There was some entertaining reading in the 24-hours following Argentina’s beat down of the United States in the Copa America Centenario.
Clearly, U.S. fans were hoping for something better than the dominating 4-0 defeat Messi and friends — some very talented friends — put on the USMNT on a summer Tuesday night in Houston. Discussion about a range of topics including U.S. tactics and its lineup were had across publications and blogs. But many of these were a bit comical and lacked perspective.
At the end of the day, Argentina is just a much better side than the United States. And that’s OK. The boys in red, white and blue gave effort and didn’t quit. Neither did their coach, Jurgen Klinsmann. But they were just outmatched by a team that includes the best player in the world (Lionel Messi), and a supporting cast consisting of Sergio Aguero, Gonzalo Higuain and Angel Di Maria who play for top teams in England, Italy and France respectively.
The Argentina/U.S. match in the Copa semi-finals was reminiscent of the Dream Team, that gathering of illustrious American basketball talent that dominated the 1992 Olympics in, somewhat ironically, Barcelona. That team, with Michael Jordan at the helm, were winning a gold medal that summer. The only question was how bad the U.S. would be beating its opponents.
While those of us in the States beamed with pride that summer, the rest of the basketball world marveled at the talent level on the U.S. roster. But the presence of those stars on the Olympic stage was a benefit to the sport globally. It would be only 12 years later when at the 2004 summer games in Athens another team of U.S. professionals would take home a bronze medal, finishing behind Argentina and Italy. Clearly, the Dream Team inspired other countries to improve their national basketball programs.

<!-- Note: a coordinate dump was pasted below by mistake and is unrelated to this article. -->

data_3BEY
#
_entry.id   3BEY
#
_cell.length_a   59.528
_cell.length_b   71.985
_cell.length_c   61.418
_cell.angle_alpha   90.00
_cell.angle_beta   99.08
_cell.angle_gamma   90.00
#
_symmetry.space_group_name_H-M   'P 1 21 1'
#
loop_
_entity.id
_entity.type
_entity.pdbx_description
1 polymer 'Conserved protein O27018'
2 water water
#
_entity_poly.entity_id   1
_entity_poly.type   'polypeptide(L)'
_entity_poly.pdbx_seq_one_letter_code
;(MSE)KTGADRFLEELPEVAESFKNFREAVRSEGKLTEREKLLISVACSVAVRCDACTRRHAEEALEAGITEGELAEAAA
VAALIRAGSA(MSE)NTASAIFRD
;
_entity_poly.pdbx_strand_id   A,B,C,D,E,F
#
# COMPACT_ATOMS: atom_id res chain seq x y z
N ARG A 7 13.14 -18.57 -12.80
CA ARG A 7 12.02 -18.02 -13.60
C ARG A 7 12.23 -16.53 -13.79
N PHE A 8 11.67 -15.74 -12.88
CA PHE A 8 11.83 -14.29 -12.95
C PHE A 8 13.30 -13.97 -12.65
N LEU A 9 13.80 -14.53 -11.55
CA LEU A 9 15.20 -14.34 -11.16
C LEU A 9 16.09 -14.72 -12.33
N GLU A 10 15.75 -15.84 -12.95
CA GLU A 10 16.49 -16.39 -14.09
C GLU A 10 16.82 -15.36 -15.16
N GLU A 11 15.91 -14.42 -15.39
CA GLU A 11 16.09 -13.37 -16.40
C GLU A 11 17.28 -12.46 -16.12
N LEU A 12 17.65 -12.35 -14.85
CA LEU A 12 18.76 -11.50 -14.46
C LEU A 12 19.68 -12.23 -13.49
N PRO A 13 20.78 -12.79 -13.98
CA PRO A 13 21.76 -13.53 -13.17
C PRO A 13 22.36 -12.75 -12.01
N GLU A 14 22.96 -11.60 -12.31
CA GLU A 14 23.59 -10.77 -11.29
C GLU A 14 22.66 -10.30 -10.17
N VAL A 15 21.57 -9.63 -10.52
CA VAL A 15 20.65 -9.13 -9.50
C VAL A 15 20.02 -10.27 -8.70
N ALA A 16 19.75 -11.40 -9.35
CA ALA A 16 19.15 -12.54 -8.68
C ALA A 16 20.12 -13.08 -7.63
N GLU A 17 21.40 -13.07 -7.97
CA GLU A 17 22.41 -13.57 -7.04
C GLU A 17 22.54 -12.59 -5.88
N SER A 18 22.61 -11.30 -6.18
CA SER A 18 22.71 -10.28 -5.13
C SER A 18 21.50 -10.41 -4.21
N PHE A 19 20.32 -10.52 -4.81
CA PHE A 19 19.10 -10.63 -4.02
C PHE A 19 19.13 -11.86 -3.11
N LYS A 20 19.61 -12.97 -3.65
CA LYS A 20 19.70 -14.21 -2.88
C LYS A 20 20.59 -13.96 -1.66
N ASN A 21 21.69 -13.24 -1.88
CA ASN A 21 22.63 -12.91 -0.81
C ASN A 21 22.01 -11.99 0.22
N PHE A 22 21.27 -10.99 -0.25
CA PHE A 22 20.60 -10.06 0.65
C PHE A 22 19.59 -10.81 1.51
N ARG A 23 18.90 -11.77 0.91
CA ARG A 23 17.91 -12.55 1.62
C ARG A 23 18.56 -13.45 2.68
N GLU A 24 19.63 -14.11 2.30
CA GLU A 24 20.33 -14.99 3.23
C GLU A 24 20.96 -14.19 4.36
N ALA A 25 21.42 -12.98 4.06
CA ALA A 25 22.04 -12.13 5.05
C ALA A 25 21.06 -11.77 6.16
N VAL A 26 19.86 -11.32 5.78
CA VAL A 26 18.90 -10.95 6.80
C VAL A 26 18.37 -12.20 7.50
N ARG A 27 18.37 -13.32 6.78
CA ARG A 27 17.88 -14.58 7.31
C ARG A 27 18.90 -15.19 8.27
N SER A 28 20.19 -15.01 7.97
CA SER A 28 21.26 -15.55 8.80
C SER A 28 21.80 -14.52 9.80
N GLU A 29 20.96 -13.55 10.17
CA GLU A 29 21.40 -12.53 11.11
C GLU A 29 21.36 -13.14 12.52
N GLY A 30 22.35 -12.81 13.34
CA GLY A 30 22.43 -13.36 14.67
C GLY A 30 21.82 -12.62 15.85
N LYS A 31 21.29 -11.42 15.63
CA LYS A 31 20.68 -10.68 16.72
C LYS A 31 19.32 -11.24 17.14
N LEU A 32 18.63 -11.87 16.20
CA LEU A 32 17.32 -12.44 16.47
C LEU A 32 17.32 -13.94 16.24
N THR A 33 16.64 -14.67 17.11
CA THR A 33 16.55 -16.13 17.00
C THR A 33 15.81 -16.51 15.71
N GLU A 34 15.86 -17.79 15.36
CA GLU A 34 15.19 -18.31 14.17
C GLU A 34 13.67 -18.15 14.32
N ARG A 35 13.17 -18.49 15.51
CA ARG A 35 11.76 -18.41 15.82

It was cool watching the U.S. take on Argentina on our soil. An event such as this will only help the sport continue to grow in America. But opposition such as the Argentinians should also show how much more work needs to be done, both at the national team level and at the youth levels.
The good news is that we’re continuing to see more American players find success in top leagues overseas. DeAndre Yedlin has spoken about the positive impact Sam Allardyce has had on him during his time with Premier League side Sunderland. Geoff Cameron and John Brooks, who shored up what had been a troublesome back line, ply their trade in the Premier League and Bundesliga respectively.
Unlike other major sports in the U.S., soccer is indeed a global game. U.S. Soccer would be wise to continue its efforts to mirror the training regimens for youth programs and maybe open its minds to something such as — dare we say it — promotion/relegation for its professional leagues. We’ll get to that topic in later post.
But for now, let’s celebrate the efforts of our U.S. Men’s National Team, and also realize they have lots of work ahead if they want to compete with the top international teams.
Greg Sleter is the Editor and Publisher of SleterFC.com.